Documentary about the Harlem drag balls thrown by predominantly inner city black and Latino gay men in the mid-1980s. The film features footage of the actual “drag” pageants, as well … Full Descriptionas interviews with ball participants, who describe their backgrounds and dreams, and the intricacies of their rich and detailed dialect. A fascinating look at the complexities of this elaborate subculture.
An unblinking, behind-the-scenes story of the young men of Harlem who originated “voguing” and turned these stylized dance competitions into a glittering expression of fierce personal pride.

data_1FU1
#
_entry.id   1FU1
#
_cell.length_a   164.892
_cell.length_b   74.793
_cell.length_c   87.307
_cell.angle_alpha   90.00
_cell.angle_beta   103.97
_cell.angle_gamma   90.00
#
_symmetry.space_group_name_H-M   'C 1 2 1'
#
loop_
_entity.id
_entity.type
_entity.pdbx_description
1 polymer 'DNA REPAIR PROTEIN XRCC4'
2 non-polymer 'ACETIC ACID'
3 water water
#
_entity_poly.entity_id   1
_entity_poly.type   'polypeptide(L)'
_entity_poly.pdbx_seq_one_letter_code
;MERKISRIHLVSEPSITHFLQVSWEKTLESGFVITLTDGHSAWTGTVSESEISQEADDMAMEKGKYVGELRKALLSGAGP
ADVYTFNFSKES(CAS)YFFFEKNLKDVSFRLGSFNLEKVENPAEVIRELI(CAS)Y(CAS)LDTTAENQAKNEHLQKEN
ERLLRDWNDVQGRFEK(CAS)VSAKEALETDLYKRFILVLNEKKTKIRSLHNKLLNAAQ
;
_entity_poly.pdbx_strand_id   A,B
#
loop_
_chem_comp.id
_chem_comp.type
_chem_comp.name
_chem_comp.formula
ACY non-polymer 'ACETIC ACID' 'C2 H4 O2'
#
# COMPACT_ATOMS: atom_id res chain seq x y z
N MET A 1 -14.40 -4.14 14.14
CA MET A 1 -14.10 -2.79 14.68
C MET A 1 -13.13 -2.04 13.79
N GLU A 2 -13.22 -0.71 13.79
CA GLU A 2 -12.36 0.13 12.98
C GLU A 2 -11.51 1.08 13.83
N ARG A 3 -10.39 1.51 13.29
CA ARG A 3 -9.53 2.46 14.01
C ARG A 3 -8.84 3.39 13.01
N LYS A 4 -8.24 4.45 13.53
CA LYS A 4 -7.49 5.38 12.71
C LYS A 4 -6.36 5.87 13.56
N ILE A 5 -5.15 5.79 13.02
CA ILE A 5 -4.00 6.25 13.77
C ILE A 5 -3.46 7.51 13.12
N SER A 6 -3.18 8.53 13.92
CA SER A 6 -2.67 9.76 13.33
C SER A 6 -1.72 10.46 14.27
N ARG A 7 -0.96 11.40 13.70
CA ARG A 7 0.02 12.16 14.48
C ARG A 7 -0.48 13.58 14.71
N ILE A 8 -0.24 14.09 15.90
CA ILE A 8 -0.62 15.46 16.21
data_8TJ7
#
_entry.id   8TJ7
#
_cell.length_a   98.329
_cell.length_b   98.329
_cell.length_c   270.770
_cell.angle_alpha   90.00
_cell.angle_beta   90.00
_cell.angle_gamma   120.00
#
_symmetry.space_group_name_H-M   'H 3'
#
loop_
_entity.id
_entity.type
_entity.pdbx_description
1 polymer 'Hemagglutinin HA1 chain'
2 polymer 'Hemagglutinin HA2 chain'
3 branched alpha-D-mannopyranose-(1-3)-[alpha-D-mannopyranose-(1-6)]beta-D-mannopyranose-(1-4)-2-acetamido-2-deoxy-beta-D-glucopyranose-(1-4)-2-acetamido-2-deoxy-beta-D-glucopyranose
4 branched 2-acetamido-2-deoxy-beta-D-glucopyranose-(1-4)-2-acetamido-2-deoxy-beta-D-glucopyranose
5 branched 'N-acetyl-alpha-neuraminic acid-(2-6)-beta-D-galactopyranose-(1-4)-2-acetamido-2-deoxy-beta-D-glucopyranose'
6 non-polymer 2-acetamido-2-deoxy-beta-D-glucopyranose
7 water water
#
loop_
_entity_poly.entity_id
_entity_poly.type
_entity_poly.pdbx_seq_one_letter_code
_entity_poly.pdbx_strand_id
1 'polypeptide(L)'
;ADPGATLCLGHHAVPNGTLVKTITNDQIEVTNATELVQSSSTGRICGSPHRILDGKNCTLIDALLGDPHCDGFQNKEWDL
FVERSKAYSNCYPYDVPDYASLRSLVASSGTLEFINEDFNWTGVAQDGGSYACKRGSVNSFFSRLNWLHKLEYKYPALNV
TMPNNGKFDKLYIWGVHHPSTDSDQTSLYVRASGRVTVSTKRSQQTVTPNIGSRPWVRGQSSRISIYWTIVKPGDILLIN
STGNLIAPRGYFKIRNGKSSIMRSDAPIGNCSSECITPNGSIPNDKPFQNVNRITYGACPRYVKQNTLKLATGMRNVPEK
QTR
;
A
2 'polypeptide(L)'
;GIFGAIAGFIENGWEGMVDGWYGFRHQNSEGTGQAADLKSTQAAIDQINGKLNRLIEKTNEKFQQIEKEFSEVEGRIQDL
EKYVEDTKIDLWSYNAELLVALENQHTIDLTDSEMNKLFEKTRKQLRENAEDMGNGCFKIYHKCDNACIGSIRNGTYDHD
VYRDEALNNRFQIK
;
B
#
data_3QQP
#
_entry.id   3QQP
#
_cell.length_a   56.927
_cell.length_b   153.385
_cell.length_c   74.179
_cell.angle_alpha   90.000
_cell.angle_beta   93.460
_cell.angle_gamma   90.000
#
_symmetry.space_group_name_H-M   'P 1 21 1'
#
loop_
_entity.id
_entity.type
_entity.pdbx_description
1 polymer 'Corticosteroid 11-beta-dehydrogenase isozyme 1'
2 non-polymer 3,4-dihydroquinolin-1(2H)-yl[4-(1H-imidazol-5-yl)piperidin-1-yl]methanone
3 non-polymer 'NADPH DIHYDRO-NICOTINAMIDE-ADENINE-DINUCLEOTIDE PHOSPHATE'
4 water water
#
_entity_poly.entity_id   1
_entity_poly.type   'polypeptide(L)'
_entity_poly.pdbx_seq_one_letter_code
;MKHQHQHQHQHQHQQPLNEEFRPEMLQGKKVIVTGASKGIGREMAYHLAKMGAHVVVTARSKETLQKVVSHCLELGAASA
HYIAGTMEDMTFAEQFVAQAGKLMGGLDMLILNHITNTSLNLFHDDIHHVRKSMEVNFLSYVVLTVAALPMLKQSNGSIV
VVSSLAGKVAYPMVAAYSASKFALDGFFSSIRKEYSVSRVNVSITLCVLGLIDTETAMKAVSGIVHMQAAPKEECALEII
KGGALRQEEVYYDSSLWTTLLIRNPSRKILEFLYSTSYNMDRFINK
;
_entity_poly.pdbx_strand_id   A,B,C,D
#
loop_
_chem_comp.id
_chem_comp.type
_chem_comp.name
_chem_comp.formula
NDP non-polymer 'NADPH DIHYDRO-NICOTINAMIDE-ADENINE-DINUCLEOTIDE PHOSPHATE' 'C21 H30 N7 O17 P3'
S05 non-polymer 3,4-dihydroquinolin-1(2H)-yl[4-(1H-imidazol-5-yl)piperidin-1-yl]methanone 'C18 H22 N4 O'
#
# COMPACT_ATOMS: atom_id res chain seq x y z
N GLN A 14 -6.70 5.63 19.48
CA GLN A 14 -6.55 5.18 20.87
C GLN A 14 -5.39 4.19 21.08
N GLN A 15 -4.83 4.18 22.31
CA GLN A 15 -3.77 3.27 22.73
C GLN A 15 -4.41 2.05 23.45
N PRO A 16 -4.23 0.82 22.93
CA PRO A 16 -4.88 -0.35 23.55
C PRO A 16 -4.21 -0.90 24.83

Appearing in the film were: Andre Christian; Dorian Corey; Paris Dupree; Pepper Labeija; Junior Labeija; Willi Ninja; Sandy Ninja; Freddie Pendavis; Sol Pendavis; Avis Pendavis; Octavia Saint Laurent; Stevie Saint Laurent; Angie Xtravaganza; Bianca Xtravaganza; Brooke Xtravaganza; Carmen Xtravaganza; Danny Xtravaganza; David Xtravaganza; David Ian Xtravaganza; David the Father Xtravaganza; Venus Xtravaganza And all of the legendary children and upcoming legends. Funding provided by: The National Endowment for the Arts; Jerome Foundation; New York State Council on the Arts; New York Foundation for the Arts; Paul Robeson Fund; Edelman Fund; Art Matters Inc.; BBC Television Film was “In Memory of David Baer, Kevin Sutton, Lee Marks, and Richard Roland Livingston.” Venus Xtravaganza was murdered not long after production ended in 1989. Dorian Corey, 56, died of AIDS on August 29, 1993. In a “New York Times” interview, he explained why he did the film, saying, “I didn’t do it for the money. I did it for fun. Always have. You see I was in show business for years, so when my 15 minutes finally came up, it was gravy.” In addition to performing regularly, Corey had his own clothing design business. In the film, Corey said, “Everybody wants to leave something behind them, some impression, some mark upon the world. And then you think, you’ve left a mark on the world if you just get through it and a few people remember your name. Then you’ve left a mark. You don’t have to bend the world. I think it’s better just to enjoy it. Pay your dues and enjoy it. If you shoot an arrow and it goes real high, hooray for you.” Pop icon Madonna launched voguing as a brief dance trend in 1990 with her hit record, “Vogue.” Feature-film debut for director Jennie Livingston. Named Best Documentary of 1990 by the Los Angeles Film Critics Association. Named Best Documentary of 1991 by the New York Film Critics Circle, the National Society of Film Critics, and the Boston Society of Film Critics. Received the Grand Jury Prize at the 1991 Sundance Film Festival. Livingston received the Open Palm Award from the first Independent Feature Project Gotham Awards in 1991. The prize consists of $10,000 worth of donated services from General Camera and TVC Labs to be used on her next project. Video version runs 76 minutes, while the theatrical version runs 71 minutes. Video features an epilogue that tells what has happened to some of the subjects after production stopped. A 58-minute version was screened at a New York City festival in 1990. Definitely not to be confused with “Is Paris Burning?”, the 1966 French-American co-production about the liberation of France in World War II. Film starred Jean-Paul Belmondo, Charles Boyer, Leslie Caron, Jean-Pierre Cassel, Claude Dauphin, Alain Delon, Kirk Douglas, Glenn Ford, Yves Montand, Simone Signoret, Robert Stack, and Orson Welles. “Is Paris Burning?” was written by Gore Vidal and Francis Ford Coppola from the Larry Collins-Dominique Lapierre book and was directed by Rene Clemens. Title is taken from one of the larger drag balls, also titled “Paris Is Burning” and hosted by Paris Dupree. Estimated budget $375,000. Filmed in Harlem, New York City. Filming began in 1987 and was completed in 1989. Color by DuArt. Shot in 16mm. Titles by Borden Elniff and opticals by Eastern Optical EFX. Screened at New York’s New Festival of Gay and Lesbian Film (as 58-minute video), Los Angeles International Gay & Lesbian Film & Video Festival, Toronto Festival of Festivals, Margaret Mead Film Festival, Independent Feature Film Market in 1990. Screened at Sundance Film Festival, Berlin Film Festival, Biennial Exhibition and the Whitney Museum of American Art in New York City, Deauville Film Festival, and Birmingham International Film & Television in 1991. Broadcast in a shorter version over the BBC television network on the program “Arena” in the UK April, 1990. Released in New York City at the Film Forum March 13, 1991, where it ran for a record-breaking 17 weeks. Benefit premiere in Los Angeles for AIDS Project August 7, 1991. Released in USA August 9, 1991. Released on video September 23, 1992. In its initial theatrical release, the film had no MPAA rating. In January of 1992, it was given an “R” rating. Reviewed in New York Times March 13, 1991, and in Los Angeles Times August 9, 1991.